Who Killed the Fonz?

The answer to Who Killed the Fonz? comes as James Boice brilliantly ties together the threads of this novel. Noir, sit-com, character study, and meditation on the distance from youth to adulthood weave together in a well-paced story. Set in the early 1980’s, Richard Cunningham returns to Milwaukee to mourn his lost friend. Readers are treated to vignettes from classic episodes, nostalgically enjoying touches from our own forty-odd year affair with Happy Days, while marveling at Boice’s ability to evoke those simple feelings and at the same time deepen the meaning of those times with the adult perspectives of Richard. Richard struggles to reconnect with old friends, and to find a place—even a temporary place—in a town he knows but no longer really understands. Old foes and new friends steadily draw Richard to a stunning revelation, as Boice shows you the threads of his Very Special Episode noir-style tapestry. He picks them up, fiddles with them a bit, makes you understand their importance, and puts them down. He shows the reader everything, and keeps the solution behind a beautiful screen of compelling plot and fascinating character until the very last second. 

 

Space Opera: The Highest of High-stakes Battles of the Bands!

A century ago, the Sentience Wars tore the galaxy apart and nearly ended the entire concept of intelligent space-faring life. In the aftermath, a curious tradition was invented—something to cheer up everyone who was left and bring the shattered worlds together in the spirit of peace, unity, and understanding.

Once every cycle, the great galactic civilizations gather for the Metagalactic Grand Prix—part gladiatorial contest, part beauty pageant, part concert extravaganza, and part continuation of the wars of the past. Species far and wide compete in feats of song, dance and/or whatever facsimile of these can be performed by various creatures who may or may not possess, in the traditional sense, feet, mouths, larynxes, or faces. And if a new species should wish to be counted among the high and the mighty, if a new planet has produced some savage group of animals, machines, or algae that claim to be, against all odds, sentient? Well, then they will have to compete. And if they fail? Sudden extermination for their entire species.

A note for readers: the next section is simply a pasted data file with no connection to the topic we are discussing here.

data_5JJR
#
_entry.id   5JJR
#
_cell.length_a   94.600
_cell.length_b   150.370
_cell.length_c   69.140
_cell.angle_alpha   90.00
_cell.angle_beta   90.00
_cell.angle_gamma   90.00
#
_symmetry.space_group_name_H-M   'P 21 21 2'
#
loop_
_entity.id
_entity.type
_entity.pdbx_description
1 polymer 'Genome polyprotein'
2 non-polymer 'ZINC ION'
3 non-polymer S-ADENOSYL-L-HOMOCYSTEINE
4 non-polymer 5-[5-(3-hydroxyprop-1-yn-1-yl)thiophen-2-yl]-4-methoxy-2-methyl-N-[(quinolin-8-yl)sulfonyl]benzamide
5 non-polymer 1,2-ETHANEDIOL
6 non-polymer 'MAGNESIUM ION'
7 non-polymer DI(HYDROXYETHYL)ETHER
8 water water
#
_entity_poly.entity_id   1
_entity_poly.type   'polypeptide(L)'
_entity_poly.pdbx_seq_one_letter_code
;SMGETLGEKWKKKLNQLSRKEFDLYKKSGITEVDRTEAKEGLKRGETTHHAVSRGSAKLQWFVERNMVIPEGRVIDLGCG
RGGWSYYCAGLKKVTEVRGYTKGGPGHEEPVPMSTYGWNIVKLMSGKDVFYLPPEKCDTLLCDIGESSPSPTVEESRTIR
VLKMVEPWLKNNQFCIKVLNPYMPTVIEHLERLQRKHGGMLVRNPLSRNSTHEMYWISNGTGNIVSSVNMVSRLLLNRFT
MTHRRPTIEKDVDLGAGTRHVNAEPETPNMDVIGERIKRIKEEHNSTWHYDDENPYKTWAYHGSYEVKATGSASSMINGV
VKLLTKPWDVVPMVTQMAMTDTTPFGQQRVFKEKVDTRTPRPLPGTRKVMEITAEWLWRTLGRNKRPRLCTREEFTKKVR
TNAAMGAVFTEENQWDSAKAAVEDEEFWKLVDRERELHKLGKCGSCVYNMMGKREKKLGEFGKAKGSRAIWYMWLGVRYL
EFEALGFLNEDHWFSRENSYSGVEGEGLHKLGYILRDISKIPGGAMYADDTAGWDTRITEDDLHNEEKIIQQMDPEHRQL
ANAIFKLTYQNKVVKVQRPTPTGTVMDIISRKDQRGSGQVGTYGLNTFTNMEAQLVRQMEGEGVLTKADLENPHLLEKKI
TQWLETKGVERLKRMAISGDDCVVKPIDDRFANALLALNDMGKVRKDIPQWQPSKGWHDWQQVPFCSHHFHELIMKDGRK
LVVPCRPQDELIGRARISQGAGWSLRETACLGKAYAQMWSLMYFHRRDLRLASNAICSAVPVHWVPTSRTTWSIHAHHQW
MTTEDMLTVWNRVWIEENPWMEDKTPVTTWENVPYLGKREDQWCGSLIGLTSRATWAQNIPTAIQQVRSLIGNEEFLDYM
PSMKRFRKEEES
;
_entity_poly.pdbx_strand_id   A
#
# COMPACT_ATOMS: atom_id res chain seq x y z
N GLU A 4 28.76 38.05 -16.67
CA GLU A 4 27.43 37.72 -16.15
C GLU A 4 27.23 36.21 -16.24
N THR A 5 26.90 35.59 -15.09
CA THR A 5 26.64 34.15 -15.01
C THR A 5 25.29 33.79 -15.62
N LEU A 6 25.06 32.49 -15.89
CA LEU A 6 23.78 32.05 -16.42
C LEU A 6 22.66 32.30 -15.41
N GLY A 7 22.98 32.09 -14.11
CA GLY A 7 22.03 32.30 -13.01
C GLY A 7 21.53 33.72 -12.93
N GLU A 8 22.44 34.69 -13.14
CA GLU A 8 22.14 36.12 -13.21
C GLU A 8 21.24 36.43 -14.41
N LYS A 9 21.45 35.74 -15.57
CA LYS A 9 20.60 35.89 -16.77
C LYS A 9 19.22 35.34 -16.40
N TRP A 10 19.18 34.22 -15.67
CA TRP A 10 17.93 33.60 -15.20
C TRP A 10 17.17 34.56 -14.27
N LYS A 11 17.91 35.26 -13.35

Enjoy an excerpt of Catherynne M. Valente’s sparkling prose:

So where is everybody?

Many solutions have been proposed to soothe Mr. Fermi’s plaintive cry of transgalactic loneliness. One of the most popular is the Rare Earth Hypothesis, which whispers kindly: There, there, Enrico. Organic life is so complex that even the simplest algae require a vast array of extremely specific and unforgiving conditions to form up into the mostbasic recipe for primordial soup. It’s not all down to old stars and the rocks that love them. You’ve gotta get yourself a magnetosphere, a moon (but not too many), some gas giants to hold down the gravitational fort, a couple of Van Allen belts, a fat helping of meteors and glaciers and plate tectonics—and that’s without scraping up an atmosphere or nitrogenated soil or an ocean or three. It’s highly unlikely that each and every one of the million billion events that led to life here could ever occur again anywhere else. It’s all just happy coincidence, darling. Call it fate, if you’re feeling romantic. Call it luck. Call it God. Enjoy the coffee in Italy, the sausage in Chicago, and the day-old ham sandwiches at Los Alamos National Laboratory, because this is as good as high-end luxury multicellular living gets.

The Rare Earth Hypothesis means well, but it’s colossally, spectacularly, gloriously wrong.

Tattoos on the Heart and Barking to the Choir

Fr. Greg Boyle has been working to reduce the terrible effects on people of gang activity for decades.

This Fresh Air segment originally aired in 2017.

https://www.npr.org/player/embed/563734736/563828471
His work is important, and his stories are both heartbreaking and inspiring.

His two books are worth a look. His first, Tattoos on the Heart, and his latest, Barking to the Choir.

To give real service you must add something which cannot be bought or measured with money, and that is sincerity and integrity. –Douglas Adams